• search_directory - This is where Aspen will look for CodeChecks and test files. If you are using custom CodeChecks, those are typically installed in the same location as aspen_config.txt in the plugin->CodeCheck directory.
  • all_csv_columns - This determines if all columns are generated for the Aspen report. 0=off 1=on 
  • results_file - The full path of where Aspen should write the CSV report. If blank, no report is generated.
  • project_directory - The full path of where .und projects should be created, leave blank to use the users directory listed above
  • log_level - The level of logging, 0=minimal 1=normal 2=verbose 3=debug
  • interactive_mode - Launch Aspen in interactive mode 0=off 1=on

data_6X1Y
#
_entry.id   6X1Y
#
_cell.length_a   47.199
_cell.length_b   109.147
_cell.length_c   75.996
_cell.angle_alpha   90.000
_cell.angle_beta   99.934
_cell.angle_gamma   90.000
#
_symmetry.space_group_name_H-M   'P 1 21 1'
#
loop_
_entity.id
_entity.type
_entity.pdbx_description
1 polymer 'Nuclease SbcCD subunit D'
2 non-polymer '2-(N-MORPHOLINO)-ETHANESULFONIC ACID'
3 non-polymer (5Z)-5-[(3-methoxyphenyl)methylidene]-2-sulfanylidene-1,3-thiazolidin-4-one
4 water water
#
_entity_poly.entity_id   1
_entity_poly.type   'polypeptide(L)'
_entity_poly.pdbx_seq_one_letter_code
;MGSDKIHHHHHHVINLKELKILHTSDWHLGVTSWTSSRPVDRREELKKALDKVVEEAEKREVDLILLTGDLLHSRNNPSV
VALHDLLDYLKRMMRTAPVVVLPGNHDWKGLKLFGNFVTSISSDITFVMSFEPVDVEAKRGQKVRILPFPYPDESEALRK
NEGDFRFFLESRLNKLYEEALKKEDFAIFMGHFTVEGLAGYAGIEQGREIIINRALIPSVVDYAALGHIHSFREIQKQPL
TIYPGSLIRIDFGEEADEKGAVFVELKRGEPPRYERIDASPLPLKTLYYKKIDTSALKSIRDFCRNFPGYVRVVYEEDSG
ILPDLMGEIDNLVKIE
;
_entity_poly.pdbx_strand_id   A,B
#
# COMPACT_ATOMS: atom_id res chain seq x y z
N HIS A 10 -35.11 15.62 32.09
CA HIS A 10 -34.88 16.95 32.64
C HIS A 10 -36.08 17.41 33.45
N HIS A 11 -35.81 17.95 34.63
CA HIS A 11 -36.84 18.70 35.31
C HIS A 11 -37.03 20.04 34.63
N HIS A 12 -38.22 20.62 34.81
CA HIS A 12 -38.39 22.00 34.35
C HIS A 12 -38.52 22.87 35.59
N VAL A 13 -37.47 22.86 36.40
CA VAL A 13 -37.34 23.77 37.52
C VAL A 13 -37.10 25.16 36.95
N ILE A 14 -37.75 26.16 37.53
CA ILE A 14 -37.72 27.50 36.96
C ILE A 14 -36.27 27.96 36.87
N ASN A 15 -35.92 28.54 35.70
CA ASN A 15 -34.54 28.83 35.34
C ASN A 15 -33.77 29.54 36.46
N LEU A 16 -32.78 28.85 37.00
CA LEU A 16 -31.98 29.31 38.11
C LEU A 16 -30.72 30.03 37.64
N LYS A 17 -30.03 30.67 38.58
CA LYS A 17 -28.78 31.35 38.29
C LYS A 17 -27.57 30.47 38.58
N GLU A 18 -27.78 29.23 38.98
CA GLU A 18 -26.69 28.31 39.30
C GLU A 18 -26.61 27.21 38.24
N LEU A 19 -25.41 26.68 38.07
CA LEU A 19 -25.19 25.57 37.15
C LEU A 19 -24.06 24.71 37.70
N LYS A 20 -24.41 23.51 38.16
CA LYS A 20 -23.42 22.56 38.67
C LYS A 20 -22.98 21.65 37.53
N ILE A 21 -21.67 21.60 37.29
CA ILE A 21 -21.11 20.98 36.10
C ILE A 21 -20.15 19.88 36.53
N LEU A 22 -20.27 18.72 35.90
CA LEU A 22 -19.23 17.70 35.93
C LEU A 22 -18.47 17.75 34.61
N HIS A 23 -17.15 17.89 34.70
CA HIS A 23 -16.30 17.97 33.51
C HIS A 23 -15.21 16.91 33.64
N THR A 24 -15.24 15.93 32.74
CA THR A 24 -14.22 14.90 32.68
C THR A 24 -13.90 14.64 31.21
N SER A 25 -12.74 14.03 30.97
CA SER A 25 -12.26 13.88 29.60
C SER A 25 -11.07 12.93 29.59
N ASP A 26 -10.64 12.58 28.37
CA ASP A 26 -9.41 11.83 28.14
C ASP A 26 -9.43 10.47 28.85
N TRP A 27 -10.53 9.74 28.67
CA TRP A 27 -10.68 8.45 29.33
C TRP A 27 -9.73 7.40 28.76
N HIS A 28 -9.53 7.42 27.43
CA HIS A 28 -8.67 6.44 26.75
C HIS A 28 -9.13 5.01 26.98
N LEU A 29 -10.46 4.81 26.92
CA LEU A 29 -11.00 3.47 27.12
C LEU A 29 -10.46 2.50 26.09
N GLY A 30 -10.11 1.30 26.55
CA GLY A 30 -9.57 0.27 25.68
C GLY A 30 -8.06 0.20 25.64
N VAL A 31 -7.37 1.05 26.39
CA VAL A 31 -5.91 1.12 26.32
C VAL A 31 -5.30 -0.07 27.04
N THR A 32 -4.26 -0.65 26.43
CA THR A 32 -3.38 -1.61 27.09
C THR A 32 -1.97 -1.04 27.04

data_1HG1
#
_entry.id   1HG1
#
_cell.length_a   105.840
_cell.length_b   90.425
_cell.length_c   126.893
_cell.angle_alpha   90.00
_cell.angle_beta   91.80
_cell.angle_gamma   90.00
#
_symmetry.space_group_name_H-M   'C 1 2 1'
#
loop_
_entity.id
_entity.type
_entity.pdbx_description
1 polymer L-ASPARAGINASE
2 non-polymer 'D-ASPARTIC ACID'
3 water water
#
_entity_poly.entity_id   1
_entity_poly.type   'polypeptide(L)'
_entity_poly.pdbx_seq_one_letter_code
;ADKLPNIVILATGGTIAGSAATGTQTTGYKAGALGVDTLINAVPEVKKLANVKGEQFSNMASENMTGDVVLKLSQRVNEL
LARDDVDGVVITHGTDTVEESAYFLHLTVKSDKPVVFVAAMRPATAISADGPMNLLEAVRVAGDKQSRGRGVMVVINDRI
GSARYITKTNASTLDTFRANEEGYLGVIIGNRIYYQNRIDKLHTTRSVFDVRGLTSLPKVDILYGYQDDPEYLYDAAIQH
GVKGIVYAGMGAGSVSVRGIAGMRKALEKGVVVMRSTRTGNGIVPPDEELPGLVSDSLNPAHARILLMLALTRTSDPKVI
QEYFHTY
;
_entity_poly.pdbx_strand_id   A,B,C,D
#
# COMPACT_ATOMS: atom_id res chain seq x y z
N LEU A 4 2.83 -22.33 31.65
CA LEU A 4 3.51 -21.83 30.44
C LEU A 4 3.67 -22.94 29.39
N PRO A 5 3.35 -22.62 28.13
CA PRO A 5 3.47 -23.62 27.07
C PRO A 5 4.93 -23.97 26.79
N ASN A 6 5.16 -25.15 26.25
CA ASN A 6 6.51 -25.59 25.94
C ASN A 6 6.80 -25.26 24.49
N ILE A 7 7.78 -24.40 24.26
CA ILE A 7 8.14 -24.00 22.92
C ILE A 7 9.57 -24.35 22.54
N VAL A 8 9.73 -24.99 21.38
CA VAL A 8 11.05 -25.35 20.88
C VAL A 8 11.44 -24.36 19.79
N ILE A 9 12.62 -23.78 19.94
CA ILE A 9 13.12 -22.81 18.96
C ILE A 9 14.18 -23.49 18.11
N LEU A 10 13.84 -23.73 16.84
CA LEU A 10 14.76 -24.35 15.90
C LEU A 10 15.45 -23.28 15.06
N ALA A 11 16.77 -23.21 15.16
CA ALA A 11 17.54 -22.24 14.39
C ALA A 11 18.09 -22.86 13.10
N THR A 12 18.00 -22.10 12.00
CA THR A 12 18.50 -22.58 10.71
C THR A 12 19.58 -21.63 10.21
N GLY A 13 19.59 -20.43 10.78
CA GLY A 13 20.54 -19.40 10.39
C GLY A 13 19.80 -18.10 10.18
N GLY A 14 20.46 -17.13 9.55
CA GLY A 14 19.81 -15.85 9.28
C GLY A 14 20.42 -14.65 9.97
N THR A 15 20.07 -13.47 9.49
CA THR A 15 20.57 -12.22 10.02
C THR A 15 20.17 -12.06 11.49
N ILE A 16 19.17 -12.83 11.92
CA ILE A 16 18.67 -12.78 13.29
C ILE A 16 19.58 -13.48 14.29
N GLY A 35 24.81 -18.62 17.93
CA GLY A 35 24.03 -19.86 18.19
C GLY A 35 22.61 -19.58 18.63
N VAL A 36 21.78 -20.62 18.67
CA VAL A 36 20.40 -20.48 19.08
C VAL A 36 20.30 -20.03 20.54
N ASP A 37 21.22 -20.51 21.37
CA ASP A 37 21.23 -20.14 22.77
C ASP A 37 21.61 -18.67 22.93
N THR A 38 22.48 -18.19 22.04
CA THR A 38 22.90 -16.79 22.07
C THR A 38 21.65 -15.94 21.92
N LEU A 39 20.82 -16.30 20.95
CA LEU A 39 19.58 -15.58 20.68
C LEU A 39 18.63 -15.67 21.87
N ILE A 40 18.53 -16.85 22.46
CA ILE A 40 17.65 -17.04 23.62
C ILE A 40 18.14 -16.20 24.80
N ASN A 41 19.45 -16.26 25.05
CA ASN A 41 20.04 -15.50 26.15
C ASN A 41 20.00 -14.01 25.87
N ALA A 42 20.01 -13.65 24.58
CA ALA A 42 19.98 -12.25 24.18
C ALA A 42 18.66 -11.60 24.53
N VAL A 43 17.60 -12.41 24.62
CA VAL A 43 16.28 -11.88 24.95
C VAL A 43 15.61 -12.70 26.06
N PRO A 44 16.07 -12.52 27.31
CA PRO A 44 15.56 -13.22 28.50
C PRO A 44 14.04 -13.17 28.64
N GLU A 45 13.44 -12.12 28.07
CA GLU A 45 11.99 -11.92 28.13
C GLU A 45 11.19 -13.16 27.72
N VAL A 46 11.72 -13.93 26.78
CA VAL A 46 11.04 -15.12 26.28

• force_project - Force create new .und projects and parse them instead of using existing projects and parsing only changed files, 0=off 1=on
  • force_clean - Deletes all projects found at project_directory 0=off 1=on 
  • violation_keyword - Sets the comment used in test files to specify a violation; default is "UndCC_Violation"
  • valid_keyword - Sets the comment used in test files to specify a valid example; default is "UndCC_Valid"
  • falsepos_keyword - Sets the comment used in test files to specify a false positive; default is "UndCC_FalsePos"
  • falseneg_keyword - Sets the comment used in test files to specify a false negative; default is "UndCC_FalseNeg"
  • violation_keyword_case - Determine if the violation keywords above are case sensitive 0=off 1=on 
  • filter_checks - All CodeChecks have a 'checkID' method that returns that CodeCheck's unique identifier(s). This setting filters the identifiers you would like to be tested. These filters are regex separated by ,
    If you lead the regex with a !, it will turn it into an ignore. Default is no filter and all CodeChecks will be tested.